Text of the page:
Oxygen

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The UNESCO lists potential threats to underwater cultural heritage. One threat is chemical activity:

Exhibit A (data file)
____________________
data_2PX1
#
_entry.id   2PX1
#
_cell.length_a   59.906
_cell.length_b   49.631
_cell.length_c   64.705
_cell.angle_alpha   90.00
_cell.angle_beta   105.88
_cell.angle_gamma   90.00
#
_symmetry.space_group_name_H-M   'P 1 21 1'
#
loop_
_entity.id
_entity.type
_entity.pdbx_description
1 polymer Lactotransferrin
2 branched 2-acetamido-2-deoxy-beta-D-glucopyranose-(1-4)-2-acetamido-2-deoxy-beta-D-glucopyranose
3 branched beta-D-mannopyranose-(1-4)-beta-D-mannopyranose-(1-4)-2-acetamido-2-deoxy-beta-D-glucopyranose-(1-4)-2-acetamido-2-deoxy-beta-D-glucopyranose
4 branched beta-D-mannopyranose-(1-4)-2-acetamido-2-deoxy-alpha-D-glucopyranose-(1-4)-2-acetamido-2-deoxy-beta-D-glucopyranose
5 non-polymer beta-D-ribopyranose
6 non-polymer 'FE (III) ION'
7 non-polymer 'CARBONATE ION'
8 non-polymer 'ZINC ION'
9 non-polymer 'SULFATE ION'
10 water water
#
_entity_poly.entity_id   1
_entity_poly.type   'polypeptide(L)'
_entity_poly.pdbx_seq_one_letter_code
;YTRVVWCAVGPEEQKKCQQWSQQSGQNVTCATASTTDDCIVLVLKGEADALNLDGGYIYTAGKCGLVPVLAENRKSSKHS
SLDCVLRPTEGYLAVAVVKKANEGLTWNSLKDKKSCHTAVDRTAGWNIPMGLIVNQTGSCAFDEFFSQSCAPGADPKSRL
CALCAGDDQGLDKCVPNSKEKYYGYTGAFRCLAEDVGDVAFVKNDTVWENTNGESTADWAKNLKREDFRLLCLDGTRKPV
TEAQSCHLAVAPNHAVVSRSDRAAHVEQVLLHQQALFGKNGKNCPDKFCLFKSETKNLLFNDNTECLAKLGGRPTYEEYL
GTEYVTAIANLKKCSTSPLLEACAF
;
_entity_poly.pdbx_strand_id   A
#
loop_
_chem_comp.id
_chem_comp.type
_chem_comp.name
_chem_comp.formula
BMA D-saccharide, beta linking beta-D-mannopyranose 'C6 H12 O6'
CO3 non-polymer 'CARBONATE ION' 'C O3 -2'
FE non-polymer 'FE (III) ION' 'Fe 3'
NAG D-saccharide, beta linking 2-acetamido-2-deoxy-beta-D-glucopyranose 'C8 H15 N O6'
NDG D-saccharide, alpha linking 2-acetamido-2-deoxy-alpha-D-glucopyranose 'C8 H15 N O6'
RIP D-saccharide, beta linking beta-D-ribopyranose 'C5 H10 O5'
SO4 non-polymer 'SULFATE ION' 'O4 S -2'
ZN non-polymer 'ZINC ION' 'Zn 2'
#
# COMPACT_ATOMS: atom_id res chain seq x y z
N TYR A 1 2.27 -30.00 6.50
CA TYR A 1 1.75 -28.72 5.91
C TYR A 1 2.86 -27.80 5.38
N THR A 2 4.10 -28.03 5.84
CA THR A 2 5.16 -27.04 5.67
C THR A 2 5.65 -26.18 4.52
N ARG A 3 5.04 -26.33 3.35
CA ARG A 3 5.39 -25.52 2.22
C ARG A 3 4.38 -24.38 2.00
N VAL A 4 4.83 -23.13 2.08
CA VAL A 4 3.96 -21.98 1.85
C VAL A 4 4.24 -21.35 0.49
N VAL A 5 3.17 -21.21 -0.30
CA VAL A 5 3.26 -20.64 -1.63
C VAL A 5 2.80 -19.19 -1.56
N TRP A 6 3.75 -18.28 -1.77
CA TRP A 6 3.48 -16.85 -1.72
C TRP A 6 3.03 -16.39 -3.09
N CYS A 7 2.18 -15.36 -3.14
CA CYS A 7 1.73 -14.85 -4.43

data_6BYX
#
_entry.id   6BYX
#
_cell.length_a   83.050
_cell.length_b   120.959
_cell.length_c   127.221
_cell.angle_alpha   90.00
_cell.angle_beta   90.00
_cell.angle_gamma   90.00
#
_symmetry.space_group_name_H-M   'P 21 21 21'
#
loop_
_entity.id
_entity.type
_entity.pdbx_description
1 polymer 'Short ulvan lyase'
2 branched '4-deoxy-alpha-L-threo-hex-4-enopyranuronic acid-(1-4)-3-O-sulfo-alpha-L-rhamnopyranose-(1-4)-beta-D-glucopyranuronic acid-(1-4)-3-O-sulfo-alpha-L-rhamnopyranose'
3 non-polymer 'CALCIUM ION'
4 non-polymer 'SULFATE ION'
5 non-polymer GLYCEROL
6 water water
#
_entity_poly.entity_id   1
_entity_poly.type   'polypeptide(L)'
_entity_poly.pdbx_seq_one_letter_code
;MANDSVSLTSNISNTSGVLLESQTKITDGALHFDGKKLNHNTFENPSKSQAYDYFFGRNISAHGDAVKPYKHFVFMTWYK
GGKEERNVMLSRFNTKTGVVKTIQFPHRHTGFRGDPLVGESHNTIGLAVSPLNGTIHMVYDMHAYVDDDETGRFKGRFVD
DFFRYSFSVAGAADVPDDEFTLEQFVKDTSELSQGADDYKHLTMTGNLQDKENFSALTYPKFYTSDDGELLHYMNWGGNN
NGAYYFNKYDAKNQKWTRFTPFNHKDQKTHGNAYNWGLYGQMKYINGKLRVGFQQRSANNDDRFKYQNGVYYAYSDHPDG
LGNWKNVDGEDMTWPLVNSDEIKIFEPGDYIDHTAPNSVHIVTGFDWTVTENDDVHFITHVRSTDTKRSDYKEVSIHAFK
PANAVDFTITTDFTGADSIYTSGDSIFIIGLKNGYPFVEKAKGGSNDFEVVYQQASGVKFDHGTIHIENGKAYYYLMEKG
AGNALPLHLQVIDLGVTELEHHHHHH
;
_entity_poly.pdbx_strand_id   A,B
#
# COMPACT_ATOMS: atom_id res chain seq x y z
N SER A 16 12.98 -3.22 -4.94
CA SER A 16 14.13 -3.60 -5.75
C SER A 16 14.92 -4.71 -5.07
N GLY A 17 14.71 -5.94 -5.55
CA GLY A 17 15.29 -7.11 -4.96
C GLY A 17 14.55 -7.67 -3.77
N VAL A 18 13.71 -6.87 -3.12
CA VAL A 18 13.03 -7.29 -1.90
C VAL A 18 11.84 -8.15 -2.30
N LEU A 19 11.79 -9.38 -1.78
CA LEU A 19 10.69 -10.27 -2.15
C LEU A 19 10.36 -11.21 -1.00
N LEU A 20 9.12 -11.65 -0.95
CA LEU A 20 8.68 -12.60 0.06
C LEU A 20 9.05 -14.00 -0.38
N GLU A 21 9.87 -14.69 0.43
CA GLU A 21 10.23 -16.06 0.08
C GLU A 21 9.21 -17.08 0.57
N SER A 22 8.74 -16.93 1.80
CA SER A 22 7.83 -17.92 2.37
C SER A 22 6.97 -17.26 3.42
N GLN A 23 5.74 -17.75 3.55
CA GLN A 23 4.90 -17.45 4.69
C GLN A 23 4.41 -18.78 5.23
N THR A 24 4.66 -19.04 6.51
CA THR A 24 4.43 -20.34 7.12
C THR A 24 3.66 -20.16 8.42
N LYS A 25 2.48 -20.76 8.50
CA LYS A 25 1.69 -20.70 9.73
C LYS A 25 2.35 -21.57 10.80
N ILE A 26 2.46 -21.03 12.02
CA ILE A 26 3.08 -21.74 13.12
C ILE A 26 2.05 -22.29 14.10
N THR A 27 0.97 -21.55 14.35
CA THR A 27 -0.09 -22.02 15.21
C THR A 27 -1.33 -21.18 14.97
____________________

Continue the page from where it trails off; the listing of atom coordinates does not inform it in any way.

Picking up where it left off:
Chemical processes can disturb the integrity of a submerged archaeological site, as for instance the corrosion of iron and other metals, which augments with the availability of oxygen on a site. Also, bacteria activity on wood can form minerals, such as pyrite, which is detrimental to wood because of the low PH3 which causes hydrolysis of the cellulose. Several important ships recovered from the seabed such as the Vasa, the Mary Rose or the Batavia have suffered damage as a result of such processes. Abnormal waves produced by underwater earthquakes can also disrupt the equilibrium of a site, removing the sediment over it and exposing it to water or bacteria. Many sites are also exposed to air due to sea level changes and may in consequence be destroyed.[1]